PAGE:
This data story is based on the paper “Words Matter: Gender, Jobs and Applicant Behavior” (co-authored with Sugat Chaturvedi, Indian Statistical Institute and Zahra Siddique, University of Bristol)



Chowdhury,  A.  R.,  A.  C.  Areias,  S.  Imaizumi,  S.  Nomura,  and  F.  Yamauchi(2018):Reflections of employers’ gender preferences in job ads in India:  an analysis of online job portaldata, The World Bank.

Helleseter, M. D., P. Kuhn, and K. Shen(2020): “The Age Twist in Employers’ GenderRequests Evidence from Four Job Boards,”Journal of Human Resources, 55, 428–469.Kuhn, P. and K. Shen(2013): “Gender discrimination in job ads:  Evidence from china,”TheQuarterly Journal of Economics, 128, 287–336.

Kuhn, P., K. Shen, and S. Zhang(2020): “Gender-targeted job ads in the recruitment process:Facts from a Chinese job board,”Journal of Development Economics, 102531.

Ningrum,  P.,  T.  Pansombut,  and  A.  Ueranantasun(2020):   “Text  mining  of  online  jobadvertisements  to  identify  direct  discrimination  during  job  hunting  process:  A  case  study  inIndonesia,”Plos One, 15(6), e0233746.


[i] India has one of the lowest female labor force participation rate and highest gender wage gaps. See:;—dgreports/—dcomm/—

[ii]The gender wage gap is computed by authors using individual level wage data in Periodic Labor Force Survey (2017-18), controlling their age, education and occupation. For the young urban workers aged 18-32, the gender wage gap is lower at 27%.

[iii]Such explicit requests are now banned in some countries. For instance, the U.S. banned gendered job ads in 1973. Austria banned these in 2004, while China banned these more recently in 2014. In China, discriminatory job ads violate the Chinese Labor Law. In 2016, after a spate of legal cases, China directly imposed fines on job portals and employers posting such ads. In India, the Equal Remuneration Act, 1976 implements the provisions of Article 39 and prohibits sex-based discrimination in the payment of salary for the same work (or work of similar nature) as well as in recruitment, promotion, training, and transfer. However, these provisions within the Indian legal framework are ineffective in preventing employers from posting job ads that explicitly request a male or a female.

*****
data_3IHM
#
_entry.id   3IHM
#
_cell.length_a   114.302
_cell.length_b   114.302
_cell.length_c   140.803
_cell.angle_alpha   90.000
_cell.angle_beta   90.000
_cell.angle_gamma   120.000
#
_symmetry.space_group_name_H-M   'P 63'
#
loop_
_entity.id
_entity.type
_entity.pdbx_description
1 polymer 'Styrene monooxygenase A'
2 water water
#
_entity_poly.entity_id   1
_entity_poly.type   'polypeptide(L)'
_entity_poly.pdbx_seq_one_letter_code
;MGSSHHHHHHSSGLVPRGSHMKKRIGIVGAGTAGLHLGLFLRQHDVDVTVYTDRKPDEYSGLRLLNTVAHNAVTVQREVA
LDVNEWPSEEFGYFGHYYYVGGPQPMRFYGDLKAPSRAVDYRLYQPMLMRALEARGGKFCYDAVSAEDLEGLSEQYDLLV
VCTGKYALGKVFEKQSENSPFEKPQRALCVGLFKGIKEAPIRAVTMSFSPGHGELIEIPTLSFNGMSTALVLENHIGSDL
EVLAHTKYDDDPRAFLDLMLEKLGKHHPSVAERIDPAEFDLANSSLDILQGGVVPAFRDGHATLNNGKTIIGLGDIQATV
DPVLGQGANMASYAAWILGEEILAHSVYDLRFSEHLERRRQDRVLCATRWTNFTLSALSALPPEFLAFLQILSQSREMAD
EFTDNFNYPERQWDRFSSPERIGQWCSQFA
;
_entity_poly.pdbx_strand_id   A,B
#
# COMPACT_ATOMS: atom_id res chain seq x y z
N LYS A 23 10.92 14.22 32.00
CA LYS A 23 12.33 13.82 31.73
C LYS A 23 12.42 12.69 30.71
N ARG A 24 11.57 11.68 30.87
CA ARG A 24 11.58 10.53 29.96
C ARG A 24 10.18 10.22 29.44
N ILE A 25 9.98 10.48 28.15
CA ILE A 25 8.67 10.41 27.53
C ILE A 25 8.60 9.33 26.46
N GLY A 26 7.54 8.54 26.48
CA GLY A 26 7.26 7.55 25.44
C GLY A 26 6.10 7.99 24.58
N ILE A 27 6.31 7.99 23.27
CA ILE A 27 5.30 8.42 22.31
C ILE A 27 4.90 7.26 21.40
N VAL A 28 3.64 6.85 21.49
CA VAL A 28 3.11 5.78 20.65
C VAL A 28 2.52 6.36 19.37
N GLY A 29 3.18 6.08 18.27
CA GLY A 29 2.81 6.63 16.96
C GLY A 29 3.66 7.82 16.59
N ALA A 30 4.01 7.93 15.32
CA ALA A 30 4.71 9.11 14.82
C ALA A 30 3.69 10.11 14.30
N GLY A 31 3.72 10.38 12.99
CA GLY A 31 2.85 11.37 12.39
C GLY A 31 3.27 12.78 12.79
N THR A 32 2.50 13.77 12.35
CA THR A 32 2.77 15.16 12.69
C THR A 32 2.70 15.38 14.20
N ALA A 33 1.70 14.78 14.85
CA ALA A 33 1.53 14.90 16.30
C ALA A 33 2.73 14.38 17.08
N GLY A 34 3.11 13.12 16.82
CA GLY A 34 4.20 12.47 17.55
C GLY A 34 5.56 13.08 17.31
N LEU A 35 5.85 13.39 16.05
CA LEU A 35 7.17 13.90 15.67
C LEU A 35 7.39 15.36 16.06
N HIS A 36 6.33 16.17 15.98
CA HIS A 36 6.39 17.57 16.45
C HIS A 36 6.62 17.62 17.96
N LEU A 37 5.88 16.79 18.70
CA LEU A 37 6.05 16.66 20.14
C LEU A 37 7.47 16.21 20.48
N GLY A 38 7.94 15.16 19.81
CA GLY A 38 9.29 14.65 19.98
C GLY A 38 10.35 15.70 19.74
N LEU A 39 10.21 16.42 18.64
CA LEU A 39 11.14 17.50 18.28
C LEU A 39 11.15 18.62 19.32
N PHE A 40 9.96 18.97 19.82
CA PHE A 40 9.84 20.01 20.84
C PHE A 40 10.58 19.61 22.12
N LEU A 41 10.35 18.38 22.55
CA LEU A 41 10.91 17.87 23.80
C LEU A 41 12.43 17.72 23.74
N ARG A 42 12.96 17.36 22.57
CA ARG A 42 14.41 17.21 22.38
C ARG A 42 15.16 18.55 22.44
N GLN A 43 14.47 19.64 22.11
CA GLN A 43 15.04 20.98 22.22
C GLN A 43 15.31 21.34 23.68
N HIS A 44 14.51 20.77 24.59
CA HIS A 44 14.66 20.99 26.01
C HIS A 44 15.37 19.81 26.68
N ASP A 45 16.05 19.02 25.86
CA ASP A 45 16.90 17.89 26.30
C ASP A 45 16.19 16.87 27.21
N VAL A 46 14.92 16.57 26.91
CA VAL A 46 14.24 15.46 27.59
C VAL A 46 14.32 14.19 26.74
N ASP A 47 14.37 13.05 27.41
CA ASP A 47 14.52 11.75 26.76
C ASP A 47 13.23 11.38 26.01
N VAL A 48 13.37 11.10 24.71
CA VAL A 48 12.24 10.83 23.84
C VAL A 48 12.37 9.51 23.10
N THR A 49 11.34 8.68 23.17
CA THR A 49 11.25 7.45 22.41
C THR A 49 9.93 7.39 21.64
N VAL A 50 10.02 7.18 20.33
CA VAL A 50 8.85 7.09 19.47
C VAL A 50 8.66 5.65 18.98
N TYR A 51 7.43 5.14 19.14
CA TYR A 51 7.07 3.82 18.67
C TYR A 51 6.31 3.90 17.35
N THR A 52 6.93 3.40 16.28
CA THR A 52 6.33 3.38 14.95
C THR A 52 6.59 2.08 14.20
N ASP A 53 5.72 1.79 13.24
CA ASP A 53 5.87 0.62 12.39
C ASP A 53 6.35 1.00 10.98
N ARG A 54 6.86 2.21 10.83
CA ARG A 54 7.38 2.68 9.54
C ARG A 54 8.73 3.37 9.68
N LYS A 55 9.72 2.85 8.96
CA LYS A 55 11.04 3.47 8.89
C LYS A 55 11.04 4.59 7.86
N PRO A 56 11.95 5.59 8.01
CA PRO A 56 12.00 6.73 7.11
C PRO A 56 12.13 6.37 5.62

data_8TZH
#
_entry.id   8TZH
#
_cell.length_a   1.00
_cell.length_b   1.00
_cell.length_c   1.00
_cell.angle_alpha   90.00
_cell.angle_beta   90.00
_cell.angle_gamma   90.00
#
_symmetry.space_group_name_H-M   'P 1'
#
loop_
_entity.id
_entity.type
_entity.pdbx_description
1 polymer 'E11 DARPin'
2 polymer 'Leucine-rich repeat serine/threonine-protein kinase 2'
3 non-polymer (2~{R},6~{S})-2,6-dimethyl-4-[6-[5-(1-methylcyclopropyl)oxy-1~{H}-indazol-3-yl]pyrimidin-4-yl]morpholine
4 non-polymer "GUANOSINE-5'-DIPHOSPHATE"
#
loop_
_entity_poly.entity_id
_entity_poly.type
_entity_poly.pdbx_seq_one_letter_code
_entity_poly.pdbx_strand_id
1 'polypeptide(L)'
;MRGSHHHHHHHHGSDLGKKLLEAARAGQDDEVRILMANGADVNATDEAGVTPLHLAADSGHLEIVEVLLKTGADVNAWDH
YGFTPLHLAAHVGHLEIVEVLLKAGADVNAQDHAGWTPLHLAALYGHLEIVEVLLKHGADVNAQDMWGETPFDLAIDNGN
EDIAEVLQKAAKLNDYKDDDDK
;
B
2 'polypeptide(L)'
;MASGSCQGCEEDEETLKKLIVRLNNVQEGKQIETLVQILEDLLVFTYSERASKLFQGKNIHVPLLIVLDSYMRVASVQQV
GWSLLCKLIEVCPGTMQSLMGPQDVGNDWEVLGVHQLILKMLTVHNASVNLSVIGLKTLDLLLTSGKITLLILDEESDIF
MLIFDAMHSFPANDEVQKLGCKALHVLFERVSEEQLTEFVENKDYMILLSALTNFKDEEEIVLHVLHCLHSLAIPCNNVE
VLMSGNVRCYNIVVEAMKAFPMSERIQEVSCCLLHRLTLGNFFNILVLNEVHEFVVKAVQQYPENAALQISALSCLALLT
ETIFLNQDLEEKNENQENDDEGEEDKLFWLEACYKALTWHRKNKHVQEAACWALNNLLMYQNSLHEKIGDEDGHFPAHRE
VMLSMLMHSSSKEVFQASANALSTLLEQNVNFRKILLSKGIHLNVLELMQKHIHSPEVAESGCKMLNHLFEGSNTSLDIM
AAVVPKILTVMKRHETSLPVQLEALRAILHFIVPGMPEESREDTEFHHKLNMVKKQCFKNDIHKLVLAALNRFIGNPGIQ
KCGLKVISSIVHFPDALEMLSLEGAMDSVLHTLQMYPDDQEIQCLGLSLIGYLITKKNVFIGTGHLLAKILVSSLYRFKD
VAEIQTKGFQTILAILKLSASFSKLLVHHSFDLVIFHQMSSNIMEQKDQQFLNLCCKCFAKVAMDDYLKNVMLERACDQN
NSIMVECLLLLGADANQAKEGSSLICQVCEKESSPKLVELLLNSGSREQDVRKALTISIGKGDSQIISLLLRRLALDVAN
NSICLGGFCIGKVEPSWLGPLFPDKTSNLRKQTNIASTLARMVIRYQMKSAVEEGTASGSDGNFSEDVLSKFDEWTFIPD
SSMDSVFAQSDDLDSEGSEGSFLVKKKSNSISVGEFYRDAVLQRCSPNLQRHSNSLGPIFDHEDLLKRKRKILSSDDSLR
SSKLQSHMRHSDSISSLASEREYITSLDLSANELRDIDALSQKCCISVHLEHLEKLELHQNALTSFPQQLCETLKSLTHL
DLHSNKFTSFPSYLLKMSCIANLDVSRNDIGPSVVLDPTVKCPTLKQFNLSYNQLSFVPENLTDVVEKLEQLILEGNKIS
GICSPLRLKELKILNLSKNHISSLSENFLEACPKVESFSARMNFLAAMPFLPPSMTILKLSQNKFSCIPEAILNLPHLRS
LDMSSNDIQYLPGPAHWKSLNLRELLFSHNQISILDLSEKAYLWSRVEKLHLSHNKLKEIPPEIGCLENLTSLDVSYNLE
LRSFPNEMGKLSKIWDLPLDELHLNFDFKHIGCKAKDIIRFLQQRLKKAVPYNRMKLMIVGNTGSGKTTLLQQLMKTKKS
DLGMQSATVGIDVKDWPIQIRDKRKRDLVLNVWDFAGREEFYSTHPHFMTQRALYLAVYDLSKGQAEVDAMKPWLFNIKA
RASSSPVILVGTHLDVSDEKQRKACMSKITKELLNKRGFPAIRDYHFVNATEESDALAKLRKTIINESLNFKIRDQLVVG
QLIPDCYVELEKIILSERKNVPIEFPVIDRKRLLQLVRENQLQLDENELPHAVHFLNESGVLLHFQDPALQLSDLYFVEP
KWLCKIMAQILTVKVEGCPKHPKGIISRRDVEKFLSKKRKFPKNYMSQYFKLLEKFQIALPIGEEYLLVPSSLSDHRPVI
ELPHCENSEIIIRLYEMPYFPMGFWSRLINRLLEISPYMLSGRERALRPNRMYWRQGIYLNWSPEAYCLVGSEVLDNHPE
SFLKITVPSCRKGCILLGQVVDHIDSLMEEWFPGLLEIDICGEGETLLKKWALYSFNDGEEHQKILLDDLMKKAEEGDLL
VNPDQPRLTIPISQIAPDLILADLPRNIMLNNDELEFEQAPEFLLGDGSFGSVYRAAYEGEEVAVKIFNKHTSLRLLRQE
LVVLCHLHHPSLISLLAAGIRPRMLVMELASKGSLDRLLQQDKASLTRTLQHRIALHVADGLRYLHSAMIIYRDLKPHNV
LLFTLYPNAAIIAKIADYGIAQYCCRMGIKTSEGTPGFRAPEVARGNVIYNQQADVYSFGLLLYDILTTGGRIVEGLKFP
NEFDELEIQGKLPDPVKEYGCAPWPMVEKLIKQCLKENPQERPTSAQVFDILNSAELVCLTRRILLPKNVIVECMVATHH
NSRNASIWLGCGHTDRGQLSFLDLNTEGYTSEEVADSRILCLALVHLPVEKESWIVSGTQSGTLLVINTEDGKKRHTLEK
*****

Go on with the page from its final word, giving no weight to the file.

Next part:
[iv]Job seekers who additionally register for a premium service are provided specific job recommendations and alerts on new jobs via e-mail (0.5 % of the sample).

[v] We search the text for the following words which indicate an explicit female preference: `female’, `females’, `woman’, `women’, `girl’, `girls’, `lady’ or `ladies’. Similarly, we undertake a search for the following words which indicate an explicit male preference: `male’, `males’, `man’, `men’, `guy’, `guys’, `boy’, `boys’, `gent’ and `gents’. Some job ads include words related to both genders in the job title or job description. We categorize such job ads as having no explicit gender preference, together with ads that did not include words related to either gender.

[vi] Kuhn, Shen, and Zhang (2020) use the Naïve Bayes (NB) classifier, while we use the logistic regression (LR) classifier with balanced class weights and TF-IDF vectors. In our context, using the LR classifier almost doubles the accuracy.

[vii] This word list is also obtained using an ML model.


Figure 1: Word clouds of job titles

(a) Female targeted jobs

(b) Male targeted jobs

(c) No gender targeted jobs


Figure 2: Predicted share of female (male) applicants with variation in implicit femaleness (maleness)